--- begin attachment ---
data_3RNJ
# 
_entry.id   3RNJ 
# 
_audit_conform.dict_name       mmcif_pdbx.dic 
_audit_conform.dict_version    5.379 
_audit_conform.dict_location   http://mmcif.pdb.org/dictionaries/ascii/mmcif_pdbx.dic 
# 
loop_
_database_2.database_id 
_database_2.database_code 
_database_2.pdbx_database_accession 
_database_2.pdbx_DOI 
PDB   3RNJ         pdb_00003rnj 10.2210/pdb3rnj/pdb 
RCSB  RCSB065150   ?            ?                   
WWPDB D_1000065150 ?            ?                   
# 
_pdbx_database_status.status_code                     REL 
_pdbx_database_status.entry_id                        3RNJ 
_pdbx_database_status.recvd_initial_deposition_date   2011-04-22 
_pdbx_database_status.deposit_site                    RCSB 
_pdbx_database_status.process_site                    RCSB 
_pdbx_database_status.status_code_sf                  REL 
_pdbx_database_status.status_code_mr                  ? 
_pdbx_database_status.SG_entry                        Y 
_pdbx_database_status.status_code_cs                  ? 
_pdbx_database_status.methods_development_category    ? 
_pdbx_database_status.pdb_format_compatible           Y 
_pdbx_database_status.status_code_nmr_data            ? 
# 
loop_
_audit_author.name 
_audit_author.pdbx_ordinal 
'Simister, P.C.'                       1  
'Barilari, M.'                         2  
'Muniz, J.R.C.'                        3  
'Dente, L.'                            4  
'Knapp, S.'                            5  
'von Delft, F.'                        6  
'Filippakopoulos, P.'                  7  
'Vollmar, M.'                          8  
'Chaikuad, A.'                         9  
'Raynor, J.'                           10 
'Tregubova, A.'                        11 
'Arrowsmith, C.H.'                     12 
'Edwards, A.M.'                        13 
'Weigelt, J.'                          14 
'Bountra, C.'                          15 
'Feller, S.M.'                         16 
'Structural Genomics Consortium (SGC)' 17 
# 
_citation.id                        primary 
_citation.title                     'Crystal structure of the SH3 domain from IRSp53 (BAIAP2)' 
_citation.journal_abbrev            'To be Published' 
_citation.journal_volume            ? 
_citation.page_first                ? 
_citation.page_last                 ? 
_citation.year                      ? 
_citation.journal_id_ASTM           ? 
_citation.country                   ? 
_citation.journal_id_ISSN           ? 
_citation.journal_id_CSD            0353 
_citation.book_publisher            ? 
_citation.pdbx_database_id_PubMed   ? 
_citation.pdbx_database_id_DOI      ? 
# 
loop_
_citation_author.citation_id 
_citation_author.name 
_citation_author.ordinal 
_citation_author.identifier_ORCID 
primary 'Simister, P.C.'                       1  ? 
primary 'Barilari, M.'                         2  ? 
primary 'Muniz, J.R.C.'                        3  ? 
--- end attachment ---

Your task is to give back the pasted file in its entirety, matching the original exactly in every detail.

data_3RNJ
# 
_entry.id   3RNJ 
# 
_audit_conform.dict_name       mmcif_pdbx.dic 
_audit_conform.dict_version    5.379 
_audit_conform.dict_location   http://mmcif.pdb.org/dictionaries/ascii/mmcif_pdbx.dic 
# 
loop_
_database_2.database_id 
_database_2.database_code 
_database_2.pdbx_database_accession 
_database_2.pdbx_DOI 
PDB   3RNJ         pdb_00003rnj 10.2210/pdb3rnj/pdb 
RCSB  RCSB065150   ?            ?                   
WWPDB D_1000065150 ?            ?                   
# 
_pdbx_database_status.status_code                     REL 
_pdbx_database_status.entry_id                        3RNJ 
_pdbx_database_status.recvd_initial_deposition_date   2011-04-22 
_pdbx_database_status.deposit_site                    RCSB 
_pdbx_database_status.process_site                    RCSB 
_pdbx_database_status.status_code_sf                  REL 
_pdbx_database_status.status_code_mr                  ? 
_pdbx_database_status.SG_entry                        Y 
_pdbx_database_status.status_code_cs                  ? 
_pdbx_database_status.methods_development_category    ? 
_pdbx_database_status.pdb_format_compatible           Y 
_pdbx_database_status.status_code_nmr_data            ? 
# 
loop_
_audit_author.name 
_audit_author.pdbx_ordinal 
'Simister, P.C.'                       1  
'Barilari, M.'                         2  
'Muniz, J.R.C.'                        3  
'Dente, L.'                            4  
'Knapp, S.'                            5  
'von Delft, F.'                        6  
'Filippakopoulos, P.'                  7  
'Vollmar, M.'                          8  
'Chaikuad, A.'                         9  
'Raynor, J.'                           10 
'Tregubova, A.'                        11 
'Arrowsmith, C.H.'                     12 
'Edwards, A.M.'                        13 
'Weigelt, J.'                          14 
'Bountra, C.'                          15 
'Feller, S.M.'                         16 
'Structural Genomics Consortium (SGC)' 17 
# 
_citation.id                        primary 
_citation.title                     'Crystal structure of the SH3 domain from IRSp53 (BAIAP2)' 
_citation.journal_abbrev            'To be Published' 
_citation.journal_volume            ? 
_citation.page_first                ? 
_citation.page_last                 ? 
_citation.year                      ? 
_citation.journal_id_ASTM           ? 
_citation.country                   ? 
_citation.journal_id_ISSN           ? 
_citation.journal_id_CSD            0353 
_citation.book_publisher            ? 
_citation.pdbx_database_id_PubMed   ? 
_citation.pdbx_database_id_DOI      ? 
# 
loop_
_citation_author.citation_id 
_citation_author.name 
_citation_author.ordinal 
_citation_author.identifier_ORCID 
primary 'Simister, P.C.'                       1  ? 
primary 'Barilari, M.'                         2  ? 
primary 'Muniz, J.R.C.'                        3  ? 